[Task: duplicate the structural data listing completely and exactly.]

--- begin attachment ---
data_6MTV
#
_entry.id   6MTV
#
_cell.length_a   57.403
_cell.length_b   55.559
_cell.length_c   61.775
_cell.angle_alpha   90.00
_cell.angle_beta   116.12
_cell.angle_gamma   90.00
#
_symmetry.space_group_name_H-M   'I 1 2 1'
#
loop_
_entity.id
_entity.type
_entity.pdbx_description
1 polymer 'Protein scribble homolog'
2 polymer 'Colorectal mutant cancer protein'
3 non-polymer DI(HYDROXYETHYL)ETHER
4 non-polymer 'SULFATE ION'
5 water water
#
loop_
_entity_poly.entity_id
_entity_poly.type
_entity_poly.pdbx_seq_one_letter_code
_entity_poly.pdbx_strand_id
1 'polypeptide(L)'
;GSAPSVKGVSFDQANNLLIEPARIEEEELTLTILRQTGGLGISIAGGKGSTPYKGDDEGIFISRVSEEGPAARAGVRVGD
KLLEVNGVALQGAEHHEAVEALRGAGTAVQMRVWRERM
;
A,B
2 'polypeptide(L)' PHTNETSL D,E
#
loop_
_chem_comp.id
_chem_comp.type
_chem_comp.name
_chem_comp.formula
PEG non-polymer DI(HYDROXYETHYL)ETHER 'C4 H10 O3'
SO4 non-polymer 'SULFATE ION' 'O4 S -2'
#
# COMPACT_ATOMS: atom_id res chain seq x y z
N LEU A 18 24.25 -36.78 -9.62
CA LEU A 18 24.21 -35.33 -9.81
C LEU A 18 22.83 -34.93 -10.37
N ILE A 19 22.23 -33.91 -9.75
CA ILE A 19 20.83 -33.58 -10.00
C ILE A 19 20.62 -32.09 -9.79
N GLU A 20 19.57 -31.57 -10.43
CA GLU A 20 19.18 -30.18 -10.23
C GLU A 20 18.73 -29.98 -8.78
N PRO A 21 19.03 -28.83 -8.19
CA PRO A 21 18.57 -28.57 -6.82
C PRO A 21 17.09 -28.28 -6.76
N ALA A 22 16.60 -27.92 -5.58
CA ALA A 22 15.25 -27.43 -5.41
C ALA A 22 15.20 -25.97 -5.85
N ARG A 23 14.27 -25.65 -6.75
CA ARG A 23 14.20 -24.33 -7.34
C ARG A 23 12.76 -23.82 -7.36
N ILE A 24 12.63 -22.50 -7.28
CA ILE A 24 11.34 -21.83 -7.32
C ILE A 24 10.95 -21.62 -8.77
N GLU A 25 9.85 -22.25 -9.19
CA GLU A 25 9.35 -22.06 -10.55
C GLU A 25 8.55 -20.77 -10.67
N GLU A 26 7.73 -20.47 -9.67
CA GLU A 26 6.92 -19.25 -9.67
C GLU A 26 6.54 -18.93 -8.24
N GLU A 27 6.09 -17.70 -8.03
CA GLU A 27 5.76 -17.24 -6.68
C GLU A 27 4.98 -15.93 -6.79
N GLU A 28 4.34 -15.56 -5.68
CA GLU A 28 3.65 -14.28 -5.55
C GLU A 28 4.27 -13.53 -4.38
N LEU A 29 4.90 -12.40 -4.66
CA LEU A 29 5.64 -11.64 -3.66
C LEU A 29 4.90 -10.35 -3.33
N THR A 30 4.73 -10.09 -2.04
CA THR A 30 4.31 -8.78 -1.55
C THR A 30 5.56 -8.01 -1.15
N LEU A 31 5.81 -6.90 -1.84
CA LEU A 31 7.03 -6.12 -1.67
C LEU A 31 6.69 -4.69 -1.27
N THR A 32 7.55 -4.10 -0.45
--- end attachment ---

data_6MTV
#
_entry.id   6MTV
#
_cell.length_a   57.403
_cell.length_b   55.559
_cell.length_c   61.775
_cell.angle_alpha   90.00
_cell.angle_beta   116.12
_cell.angle_gamma   90.00
#
_symmetry.space_group_name_H-M   'I 1 2 1'
#
loop_
_entity.id
_entity.type
_entity.pdbx_description
1 polymer 'Protein scribble homolog'
2 polymer 'Colorectal mutant cancer protein'
3 non-polymer DI(HYDROXYETHYL)ETHER
4 non-polymer 'SULFATE ION'
5 water water
#
loop_
_entity_poly.entity_id
_entity_poly.type
_entity_poly.pdbx_seq_one_letter_code
_entity_poly.pdbx_strand_id
1 'polypeptide(L)'
;GSAPSVKGVSFDQANNLLIEPARIEEEELTLTILRQTGGLGISIAGGKGSTPYKGDDEGIFISRVSEEGPAARAGVRVGD
KLLEVNGVALQGAEHHEAVEALRGAGTAVQMRVWRERM
;
A,B
2 'polypeptide(L)' PHTNETSL D,E
#
loop_
_chem_comp.id
_chem_comp.type
_chem_comp.name
_chem_comp.formula
PEG non-polymer DI(HYDROXYETHYL)ETHER 'C4 H10 O3'
SO4 non-polymer 'SULFATE ION' 'O4 S -2'
#
# COMPACT_ATOMS: atom_id res chain seq x y z
N LEU A 18 24.25 -36.78 -9.62
CA LEU A 18 24.21 -35.33 -9.81
C LEU A 18 22.83 -34.93 -10.37
N ILE A 19 22.23 -33.91 -9.75
CA ILE A 19 20.83 -33.58 -10.00
C ILE A 19 20.62 -32.09 -9.79
N GLU A 20 19.57 -31.57 -10.43
CA GLU A 20 19.18 -30.18 -10.23
C GLU A 20 18.73 -29.98 -8.78
N PRO A 21 19.03 -28.83 -8.19
CA PRO A 21 18.57 -28.57 -6.82
C PRO A 21 17.09 -28.28 -6.76
N ALA A 22 16.60 -27.92 -5.58
CA ALA A 22 15.25 -27.43 -5.41
C ALA A 22 15.20 -25.97 -5.85
N ARG A 23 14.27 -25.65 -6.75
CA ARG A 23 14.20 -24.33 -7.34
C ARG A 23 12.76 -23.82 -7.36
N ILE A 24 12.63 -22.50 -7.28
CA ILE A 24 11.34 -21.83 -7.32
C ILE A 24 10.95 -21.62 -8.77
N GLU A 25 9.85 -22.25 -9.19
CA GLU A 25 9.35 -22.06 -10.55
C GLU A 25 8.55 -20.77 -10.67
N GLU A 26 7.73 -20.47 -9.67
CA GLU A 26 6.92 -19.25 -9.67
C GLU A 26 6.54 -18.93 -8.24
N GLU A 27 6.09 -17.70 -8.03
CA GLU A 27 5.76 -17.24 -6.68
C GLU A 27 4.98 -15.93 -6.79
N GLU A 28 4.34 -15.56 -5.68
CA GLU A 28 3.65 -14.28 -5.55
C GLU A 28 4.27 -13.53 -4.38
N LEU A 29 4.90 -12.40 -4.66
CA LEU A 29 5.64 -11.64 -3.66
C LEU A 29 4.90 -10.35 -3.33
N THR A 30 4.73 -10.09 -2.04
CA THR A 30 4.31 -8.78 -1.55
C THR A 30 5.56 -8.01 -1.15
N LEU A 31 5.81 -6.90 -1.84
CA LEU A 31 7.03 -6.12 -1.67
C LEU A 31 6.69 -4.69 -1.27
N THR A 32 7.55 -4.10 -0.45